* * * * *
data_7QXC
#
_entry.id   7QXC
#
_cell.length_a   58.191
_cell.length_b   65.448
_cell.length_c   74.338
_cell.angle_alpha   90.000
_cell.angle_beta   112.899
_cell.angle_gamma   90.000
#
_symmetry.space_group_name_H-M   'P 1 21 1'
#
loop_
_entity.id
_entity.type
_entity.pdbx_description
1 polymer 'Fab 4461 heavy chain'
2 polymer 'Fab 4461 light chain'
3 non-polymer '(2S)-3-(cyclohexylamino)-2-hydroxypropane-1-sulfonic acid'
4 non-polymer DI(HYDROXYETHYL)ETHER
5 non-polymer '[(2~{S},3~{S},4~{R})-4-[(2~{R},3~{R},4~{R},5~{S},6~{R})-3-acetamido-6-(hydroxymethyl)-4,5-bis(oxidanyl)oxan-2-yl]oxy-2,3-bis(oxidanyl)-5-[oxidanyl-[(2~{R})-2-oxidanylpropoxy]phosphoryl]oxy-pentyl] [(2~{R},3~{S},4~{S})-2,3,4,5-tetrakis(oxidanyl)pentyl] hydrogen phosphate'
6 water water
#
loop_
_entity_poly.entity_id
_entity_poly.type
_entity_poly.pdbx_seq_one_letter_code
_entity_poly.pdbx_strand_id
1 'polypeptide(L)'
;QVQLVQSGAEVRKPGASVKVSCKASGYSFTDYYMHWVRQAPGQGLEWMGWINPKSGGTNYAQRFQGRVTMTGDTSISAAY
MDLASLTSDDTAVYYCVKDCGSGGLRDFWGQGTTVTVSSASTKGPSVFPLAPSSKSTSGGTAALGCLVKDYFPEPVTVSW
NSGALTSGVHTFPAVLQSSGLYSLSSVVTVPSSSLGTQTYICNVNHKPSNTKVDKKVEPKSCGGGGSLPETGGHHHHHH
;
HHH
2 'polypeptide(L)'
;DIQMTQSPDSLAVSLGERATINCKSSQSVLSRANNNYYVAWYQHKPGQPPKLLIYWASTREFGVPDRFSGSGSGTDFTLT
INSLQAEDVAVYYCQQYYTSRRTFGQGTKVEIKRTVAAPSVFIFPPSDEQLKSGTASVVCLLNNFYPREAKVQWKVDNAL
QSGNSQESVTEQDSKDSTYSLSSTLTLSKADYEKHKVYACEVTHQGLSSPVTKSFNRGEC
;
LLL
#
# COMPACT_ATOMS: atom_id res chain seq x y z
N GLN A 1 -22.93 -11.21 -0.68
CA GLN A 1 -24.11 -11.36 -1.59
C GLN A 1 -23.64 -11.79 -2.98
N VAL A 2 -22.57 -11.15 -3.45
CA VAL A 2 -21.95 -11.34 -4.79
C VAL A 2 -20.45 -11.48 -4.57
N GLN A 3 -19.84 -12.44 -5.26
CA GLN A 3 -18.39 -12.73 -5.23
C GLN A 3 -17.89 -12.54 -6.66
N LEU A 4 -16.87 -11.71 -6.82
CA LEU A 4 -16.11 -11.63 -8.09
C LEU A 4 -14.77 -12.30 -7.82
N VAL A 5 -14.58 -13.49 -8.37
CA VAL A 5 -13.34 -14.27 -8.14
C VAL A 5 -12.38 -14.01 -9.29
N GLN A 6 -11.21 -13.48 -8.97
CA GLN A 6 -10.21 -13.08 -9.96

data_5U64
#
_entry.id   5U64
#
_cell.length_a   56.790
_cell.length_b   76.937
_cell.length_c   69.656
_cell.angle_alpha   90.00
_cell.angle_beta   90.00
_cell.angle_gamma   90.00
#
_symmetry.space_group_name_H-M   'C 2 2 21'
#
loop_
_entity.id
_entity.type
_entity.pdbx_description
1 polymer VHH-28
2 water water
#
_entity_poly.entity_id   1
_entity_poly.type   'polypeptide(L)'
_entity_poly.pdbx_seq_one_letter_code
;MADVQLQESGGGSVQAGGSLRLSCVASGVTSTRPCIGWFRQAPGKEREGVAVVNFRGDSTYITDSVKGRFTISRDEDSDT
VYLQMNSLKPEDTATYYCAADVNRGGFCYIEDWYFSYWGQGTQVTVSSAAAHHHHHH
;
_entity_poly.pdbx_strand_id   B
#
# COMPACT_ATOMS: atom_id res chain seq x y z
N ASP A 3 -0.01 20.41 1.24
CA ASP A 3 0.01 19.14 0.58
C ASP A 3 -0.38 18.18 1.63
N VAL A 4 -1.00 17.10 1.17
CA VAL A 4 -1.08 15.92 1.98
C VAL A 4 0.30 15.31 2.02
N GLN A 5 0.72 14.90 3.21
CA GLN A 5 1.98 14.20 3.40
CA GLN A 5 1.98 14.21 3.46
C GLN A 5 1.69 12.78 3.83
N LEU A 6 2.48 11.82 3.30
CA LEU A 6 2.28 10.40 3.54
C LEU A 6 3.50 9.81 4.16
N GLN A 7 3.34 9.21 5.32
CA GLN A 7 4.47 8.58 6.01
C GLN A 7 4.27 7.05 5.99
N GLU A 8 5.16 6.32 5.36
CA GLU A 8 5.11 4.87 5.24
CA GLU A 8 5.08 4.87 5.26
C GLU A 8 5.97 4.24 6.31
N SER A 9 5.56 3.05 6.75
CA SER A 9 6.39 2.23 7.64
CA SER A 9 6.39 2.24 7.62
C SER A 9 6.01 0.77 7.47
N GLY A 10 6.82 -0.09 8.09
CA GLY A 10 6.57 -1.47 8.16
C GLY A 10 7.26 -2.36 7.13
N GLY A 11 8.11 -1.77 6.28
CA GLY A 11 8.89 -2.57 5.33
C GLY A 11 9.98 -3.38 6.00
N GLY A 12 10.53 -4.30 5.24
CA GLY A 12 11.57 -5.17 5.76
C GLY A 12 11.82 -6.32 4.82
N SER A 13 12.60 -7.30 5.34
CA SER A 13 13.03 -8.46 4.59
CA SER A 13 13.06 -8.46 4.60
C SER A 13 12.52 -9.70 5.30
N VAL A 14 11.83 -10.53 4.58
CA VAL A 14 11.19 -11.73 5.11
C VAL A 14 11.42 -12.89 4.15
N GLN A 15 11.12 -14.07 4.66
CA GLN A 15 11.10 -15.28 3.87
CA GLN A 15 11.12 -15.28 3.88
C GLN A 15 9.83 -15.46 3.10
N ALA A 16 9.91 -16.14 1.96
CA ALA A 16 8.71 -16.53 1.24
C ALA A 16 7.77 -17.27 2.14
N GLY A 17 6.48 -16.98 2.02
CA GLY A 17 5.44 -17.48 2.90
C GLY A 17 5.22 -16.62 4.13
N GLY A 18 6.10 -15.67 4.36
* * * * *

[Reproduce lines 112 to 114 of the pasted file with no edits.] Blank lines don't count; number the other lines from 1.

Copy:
CA SER A 9 6.39 2.24 7.62
C SER A 9 6.01 0.77 7.47
N GLY A 10 6.82 -0.09 8.09